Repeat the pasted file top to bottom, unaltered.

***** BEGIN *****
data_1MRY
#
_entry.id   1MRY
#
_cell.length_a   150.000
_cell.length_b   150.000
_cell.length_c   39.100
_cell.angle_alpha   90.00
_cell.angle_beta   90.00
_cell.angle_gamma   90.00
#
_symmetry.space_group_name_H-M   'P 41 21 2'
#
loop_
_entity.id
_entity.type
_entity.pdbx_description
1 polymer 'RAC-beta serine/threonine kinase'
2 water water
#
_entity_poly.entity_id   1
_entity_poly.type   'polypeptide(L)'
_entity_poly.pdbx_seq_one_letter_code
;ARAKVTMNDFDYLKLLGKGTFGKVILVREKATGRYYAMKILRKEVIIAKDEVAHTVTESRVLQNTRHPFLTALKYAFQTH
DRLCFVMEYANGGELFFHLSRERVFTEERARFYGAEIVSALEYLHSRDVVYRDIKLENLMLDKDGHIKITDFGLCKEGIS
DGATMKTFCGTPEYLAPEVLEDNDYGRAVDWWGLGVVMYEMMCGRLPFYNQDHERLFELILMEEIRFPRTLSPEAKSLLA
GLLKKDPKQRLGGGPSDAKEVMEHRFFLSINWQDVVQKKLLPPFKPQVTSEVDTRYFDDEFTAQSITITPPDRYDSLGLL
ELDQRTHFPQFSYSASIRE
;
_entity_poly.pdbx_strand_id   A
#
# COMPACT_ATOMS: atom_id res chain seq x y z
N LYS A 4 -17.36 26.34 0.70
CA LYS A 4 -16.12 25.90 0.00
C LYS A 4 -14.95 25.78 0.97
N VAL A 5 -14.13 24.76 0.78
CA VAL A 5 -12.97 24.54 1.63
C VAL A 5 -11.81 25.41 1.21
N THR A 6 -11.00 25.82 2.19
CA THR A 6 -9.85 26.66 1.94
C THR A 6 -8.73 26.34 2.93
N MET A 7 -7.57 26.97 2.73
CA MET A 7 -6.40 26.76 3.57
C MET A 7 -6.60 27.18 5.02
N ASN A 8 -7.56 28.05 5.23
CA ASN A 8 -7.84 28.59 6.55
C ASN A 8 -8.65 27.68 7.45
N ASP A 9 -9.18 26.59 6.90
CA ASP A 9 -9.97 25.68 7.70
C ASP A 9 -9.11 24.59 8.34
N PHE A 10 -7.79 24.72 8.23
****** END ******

data_1MRY
#
_entry.id   1MRY
#
_cell.length_a   150.000
_cell.length_b   150.000
_cell.length_c   39.100
_cell.angle_alpha   90.00
_cell.angle_beta   90.00
_cell.angle_gamma   90.00
#
_symmetry.space_group_name_H-M   'P 41 21 2'
#
loop_
_entity.id
_entity.type
_entity.pdbx_description
1 polymer 'RAC-beta serine/threonine kinase'
2 water water
#
_entity_poly.entity_id   1
_entity_poly.type   'polypeptide(L)'
_entity_poly.pdbx_seq_one_letter_code
;ARAKVTMNDFDYLKLLGKGTFGKVILVREKATGRYYAMKILRKEVIIAKDEVAHTVTESRVLQNTRHPFLTALKYAFQTH
DRLCFVMEYANGGELFFHLSRERVFTEERARFYGAEIVSALEYLHSRDVVYRDIKLENLMLDKDGHIKITDFGLCKEGIS
DGATMKTFCGTPEYLAPEVLEDNDYGRAVDWWGLGVVMYEMMCGRLPFYNQDHERLFELILMEEIRFPRTLSPEAKSLLA
GLLKKDPKQRLGGGPSDAKEVMEHRFFLSINWQDVVQKKLLPPFKPQVTSEVDTRYFDDEFTAQSITITPPDRYDSLGLL
ELDQRTHFPQFSYSASIRE
;
_entity_poly.pdbx_strand_id   A
#
# COMPACT_ATOMS: atom_id res chain seq x y z
N LYS A 4 -17.36 26.34 0.70
CA LYS A 4 -16.12 25.90 0.00
C LYS A 4 -14.95 25.78 0.97
N VAL A 5 -14.13 24.76 0.78
CA VAL A 5 -12.97 24.54 1.63
C VAL A 5 -11.81 25.41 1.21
N THR A 6 -11.00 25.82 2.19
CA THR A 6 -9.85 26.66 1.94
C THR A 6 -8.73 26.34 2.93
N MET A 7 -7.57 26.97 2.73
CA MET A 7 -6.40 26.76 3.57
C MET A 7 -6.60 27.18 5.02
N ASN A 8 -7.56 28.05 5.23
CA ASN A 8 -7.84 28.59 6.55
C ASN A 8 -8.65 27.68 7.45
N ASP A 9 -9.18 26.59 6.90
CA ASP A 9 -9.97 25.68 7.70
C ASP A 9 -9.11 24.59 8.34
N PHE A 10 -7.79 24.72 8.23